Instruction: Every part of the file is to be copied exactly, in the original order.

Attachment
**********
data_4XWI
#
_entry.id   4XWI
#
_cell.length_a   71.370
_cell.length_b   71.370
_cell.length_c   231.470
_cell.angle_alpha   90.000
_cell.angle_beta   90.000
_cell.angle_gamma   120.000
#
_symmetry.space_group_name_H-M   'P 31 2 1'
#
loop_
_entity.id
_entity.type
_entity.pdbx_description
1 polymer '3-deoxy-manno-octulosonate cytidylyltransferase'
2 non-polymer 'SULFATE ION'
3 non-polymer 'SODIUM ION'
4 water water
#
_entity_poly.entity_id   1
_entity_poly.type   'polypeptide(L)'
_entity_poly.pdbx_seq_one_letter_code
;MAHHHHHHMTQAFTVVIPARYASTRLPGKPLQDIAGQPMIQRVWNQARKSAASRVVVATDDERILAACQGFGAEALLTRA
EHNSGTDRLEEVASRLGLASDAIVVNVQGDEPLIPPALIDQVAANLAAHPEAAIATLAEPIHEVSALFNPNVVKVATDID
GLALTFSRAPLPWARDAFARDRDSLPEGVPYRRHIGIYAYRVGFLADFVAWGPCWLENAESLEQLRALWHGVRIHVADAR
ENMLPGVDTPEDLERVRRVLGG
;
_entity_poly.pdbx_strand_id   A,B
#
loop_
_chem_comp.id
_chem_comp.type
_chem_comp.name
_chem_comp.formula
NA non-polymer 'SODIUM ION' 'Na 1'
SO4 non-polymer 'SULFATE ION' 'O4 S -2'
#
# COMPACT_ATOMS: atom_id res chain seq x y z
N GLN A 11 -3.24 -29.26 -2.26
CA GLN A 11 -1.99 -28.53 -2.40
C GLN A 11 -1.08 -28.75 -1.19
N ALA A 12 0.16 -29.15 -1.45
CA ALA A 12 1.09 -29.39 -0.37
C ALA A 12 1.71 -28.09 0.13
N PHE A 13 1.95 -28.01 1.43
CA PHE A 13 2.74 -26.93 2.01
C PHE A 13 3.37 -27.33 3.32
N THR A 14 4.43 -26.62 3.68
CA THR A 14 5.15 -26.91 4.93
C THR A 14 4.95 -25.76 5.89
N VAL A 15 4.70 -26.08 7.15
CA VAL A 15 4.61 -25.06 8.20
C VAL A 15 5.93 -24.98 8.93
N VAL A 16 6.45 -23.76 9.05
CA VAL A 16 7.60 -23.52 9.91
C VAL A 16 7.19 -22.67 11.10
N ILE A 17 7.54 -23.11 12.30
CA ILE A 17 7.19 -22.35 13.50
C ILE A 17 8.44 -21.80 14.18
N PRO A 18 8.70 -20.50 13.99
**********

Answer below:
data_4XWI
#
_entry.id   4XWI
#
_cell.length_a   71.370
_cell.length_b   71.370
_cell.length_c   231.470
_cell.angle_alpha   90.000
_cell.angle_beta   90.000
_cell.angle_gamma   120.000
#
_symmetry.space_group_name_H-M   'P 31 2 1'
#
loop_
_entity.id
_entity.type
_entity.pdbx_description
1 polymer '3-deoxy-manno-octulosonate cytidylyltransferase'
2 non-polymer 'SULFATE ION'
3 non-polymer 'SODIUM ION'
4 water water
#
_entity_poly.entity_id   1
_entity_poly.type   'polypeptide(L)'
_entity_poly.pdbx_seq_one_letter_code
;MAHHHHHHMTQAFTVVIPARYASTRLPGKPLQDIAGQPMIQRVWNQARKSAASRVVVATDDERILAACQGFGAEALLTRA
EHNSGTDRLEEVASRLGLASDAIVVNVQGDEPLIPPALIDQVAANLAAHPEAAIATLAEPIHEVSALFNPNVVKVATDID
GLALTFSRAPLPWARDAFARDRDSLPEGVPYRRHIGIYAYRVGFLADFVAWGPCWLENAESLEQLRALWHGVRIHVADAR
ENMLPGVDTPEDLERVRRVLGG
;
_entity_poly.pdbx_strand_id   A,B
#
loop_
_chem_comp.id
_chem_comp.type
_chem_comp.name
_chem_comp.formula
NA non-polymer 'SODIUM ION' 'Na 1'
SO4 non-polymer 'SULFATE ION' 'O4 S -2'
#
# COMPACT_ATOMS: atom_id res chain seq x y z
N GLN A 11 -3.24 -29.26 -2.26
CA GLN A 11 -1.99 -28.53 -2.40
C GLN A 11 -1.08 -28.75 -1.19
N ALA A 12 0.16 -29.15 -1.45
CA ALA A 12 1.09 -29.39 -0.37
C ALA A 12 1.71 -28.09 0.13
N PHE A 13 1.95 -28.01 1.43
CA PHE A 13 2.74 -26.93 2.01
C PHE A 13 3.37 -27.33 3.32
N THR A 14 4.43 -26.62 3.68
CA THR A 14 5.15 -26.91 4.93
C THR A 14 4.95 -25.76 5.89
N VAL A 15 4.70 -26.08 7.15
CA VAL A 15 4.61 -25.06 8.20
C VAL A 15 5.93 -24.98 8.93
N VAL A 16 6.45 -23.76 9.05
CA VAL A 16 7.60 -23.52 9.91
C VAL A 16 7.19 -22.67 11.10
N ILE A 17 7.54 -23.11 12.30
CA ILE A 17 7.19 -22.35 13.50
C ILE A 17 8.44 -21.80 14.18
N PRO A 18 8.70 -20.50 13.99